Amazon being sued over possible faulty solar eclipse glasses

Science / Tech
solar eclipse glasses

Thomas Corey Payne and Kayla Harris have filed a lawsuit in South Carolina against Amazon claiming that the glasses they purchased were defective.

Image Courtesy Duane Huie Photography

If you had the chance to witness the solar eclipse, you know just how awesome it was. For most, the eclipse was experienced using special solar eclipse glasses. These solar eclipse glasses are specially made to protect your eyes from being damaged by the suns powerful rays. Looking directly at the sun isn’t a smart thing to do and these glasses have to be made to certain specs. My wife purchased a batch of glasses from WalMart which we later found out were not up to spec. WalMart sent out an email letting us know not to use them and refunded our money straight away.

Now, it seems there may have been other solar eclipse glasses that were also faulty or defective. Thomas Corey Payne and Kayla Harris have filed a lawsuit in South Carolina against Amazon claiming that the glasses they purchased were indeed defective. The plaintiffs claim that they used the glasses which caused them to have eye damage. They also claim Amazon was negligent in selling the glasses that were purchased. They also accuse Amazon of unfair and deceptive trade practices.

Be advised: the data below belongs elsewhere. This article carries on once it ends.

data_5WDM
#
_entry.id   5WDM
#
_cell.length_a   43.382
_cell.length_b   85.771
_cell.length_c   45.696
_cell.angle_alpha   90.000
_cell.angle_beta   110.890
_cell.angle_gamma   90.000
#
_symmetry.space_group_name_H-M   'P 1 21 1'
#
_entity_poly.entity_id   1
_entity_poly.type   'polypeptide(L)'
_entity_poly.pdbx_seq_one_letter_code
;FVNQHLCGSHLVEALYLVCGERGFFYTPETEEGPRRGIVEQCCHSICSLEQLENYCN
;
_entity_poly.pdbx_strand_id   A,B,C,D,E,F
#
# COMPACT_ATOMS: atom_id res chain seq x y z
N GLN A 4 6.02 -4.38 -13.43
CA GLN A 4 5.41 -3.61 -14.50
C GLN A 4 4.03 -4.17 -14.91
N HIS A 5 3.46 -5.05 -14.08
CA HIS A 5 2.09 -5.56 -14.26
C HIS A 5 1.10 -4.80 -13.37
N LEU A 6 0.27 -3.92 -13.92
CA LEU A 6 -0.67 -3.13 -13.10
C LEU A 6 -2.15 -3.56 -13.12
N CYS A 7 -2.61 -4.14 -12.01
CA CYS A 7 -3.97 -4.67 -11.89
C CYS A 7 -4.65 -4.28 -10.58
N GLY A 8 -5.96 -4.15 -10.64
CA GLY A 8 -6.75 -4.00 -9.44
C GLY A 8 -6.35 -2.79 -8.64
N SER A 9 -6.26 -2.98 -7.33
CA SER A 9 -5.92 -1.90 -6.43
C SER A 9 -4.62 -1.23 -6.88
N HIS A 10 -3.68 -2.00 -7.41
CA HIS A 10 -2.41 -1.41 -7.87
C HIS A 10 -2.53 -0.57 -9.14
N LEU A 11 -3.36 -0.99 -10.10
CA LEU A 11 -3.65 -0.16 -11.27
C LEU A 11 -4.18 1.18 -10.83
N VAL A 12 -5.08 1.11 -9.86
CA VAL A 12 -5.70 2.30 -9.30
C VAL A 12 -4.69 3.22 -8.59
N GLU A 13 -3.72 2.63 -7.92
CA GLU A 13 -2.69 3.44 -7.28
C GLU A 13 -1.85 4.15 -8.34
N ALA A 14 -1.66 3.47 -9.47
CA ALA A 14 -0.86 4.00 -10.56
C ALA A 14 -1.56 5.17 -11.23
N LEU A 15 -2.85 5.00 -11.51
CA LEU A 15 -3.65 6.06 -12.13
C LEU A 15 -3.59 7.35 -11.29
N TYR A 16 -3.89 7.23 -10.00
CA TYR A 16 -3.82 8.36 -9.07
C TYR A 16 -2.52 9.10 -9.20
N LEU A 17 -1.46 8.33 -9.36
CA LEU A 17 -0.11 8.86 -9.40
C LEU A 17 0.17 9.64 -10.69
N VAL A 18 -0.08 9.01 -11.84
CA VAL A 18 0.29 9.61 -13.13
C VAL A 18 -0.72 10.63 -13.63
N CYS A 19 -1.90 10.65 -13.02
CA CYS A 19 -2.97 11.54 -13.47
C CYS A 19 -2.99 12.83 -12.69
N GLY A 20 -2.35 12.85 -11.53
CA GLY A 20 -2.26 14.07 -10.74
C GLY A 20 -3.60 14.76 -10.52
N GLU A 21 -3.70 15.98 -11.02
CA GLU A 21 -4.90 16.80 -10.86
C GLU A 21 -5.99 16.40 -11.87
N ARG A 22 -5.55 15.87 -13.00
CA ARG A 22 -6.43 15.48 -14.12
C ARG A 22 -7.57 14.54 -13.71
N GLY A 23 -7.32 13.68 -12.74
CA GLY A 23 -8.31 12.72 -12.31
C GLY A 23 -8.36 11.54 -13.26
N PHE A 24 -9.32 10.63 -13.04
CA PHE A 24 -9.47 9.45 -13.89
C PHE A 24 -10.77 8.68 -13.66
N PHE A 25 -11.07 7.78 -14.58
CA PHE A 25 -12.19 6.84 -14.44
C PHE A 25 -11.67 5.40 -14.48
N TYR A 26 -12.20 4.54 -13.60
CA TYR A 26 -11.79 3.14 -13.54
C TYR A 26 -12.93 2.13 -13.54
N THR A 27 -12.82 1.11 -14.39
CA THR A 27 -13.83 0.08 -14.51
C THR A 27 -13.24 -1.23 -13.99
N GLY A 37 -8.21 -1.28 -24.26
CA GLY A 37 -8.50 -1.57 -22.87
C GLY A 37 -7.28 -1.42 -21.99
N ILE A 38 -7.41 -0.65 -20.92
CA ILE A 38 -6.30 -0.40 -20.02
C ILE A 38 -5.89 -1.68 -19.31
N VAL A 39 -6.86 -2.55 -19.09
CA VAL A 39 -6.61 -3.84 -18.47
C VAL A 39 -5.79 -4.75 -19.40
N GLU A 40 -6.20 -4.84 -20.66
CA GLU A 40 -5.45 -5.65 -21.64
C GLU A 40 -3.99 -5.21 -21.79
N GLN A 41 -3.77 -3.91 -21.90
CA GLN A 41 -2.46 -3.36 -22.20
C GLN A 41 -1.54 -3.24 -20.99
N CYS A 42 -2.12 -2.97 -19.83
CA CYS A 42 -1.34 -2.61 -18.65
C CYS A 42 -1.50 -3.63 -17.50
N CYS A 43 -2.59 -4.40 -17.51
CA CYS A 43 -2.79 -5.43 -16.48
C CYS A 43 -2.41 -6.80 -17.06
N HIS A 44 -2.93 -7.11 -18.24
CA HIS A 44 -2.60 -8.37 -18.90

They’re asking the court to grant the lawsuit class-action status, which could let other customers across the country join in the effort to seek as-yet unspecified damages. They’re also asking for a jury trial.

Amazon is probably not the only retailer who sold fake eclipse glasses, WalMart was duped as well. According to GeekWire, Amazon did know that some solar eclipse glasses may not be authentic and contacted customers in August. The company told users not to use the glasses and they would also refund the purchase.

Payne and Harris say they did not receive any notices or emails from Amazon concerning the glasses they purchased. They claim their health was affected almost immediately after watching the solar eclipse using the glasses from Amazon.

“Thereafter, both plaintiffs began to see dark spots in their line of vision, suffered vision impairment, including blurriness, a central blind spot, increased sensitivity, changes in perception of color, and distorted vision,” the lawsuit says.

What do you think of this story? Did you buy glasses from Amazon? Did you get a warning not to use them and get refunded? Let us know in the comments below or on Google+, Twitter, or Facebook.

  Source: GeekWire
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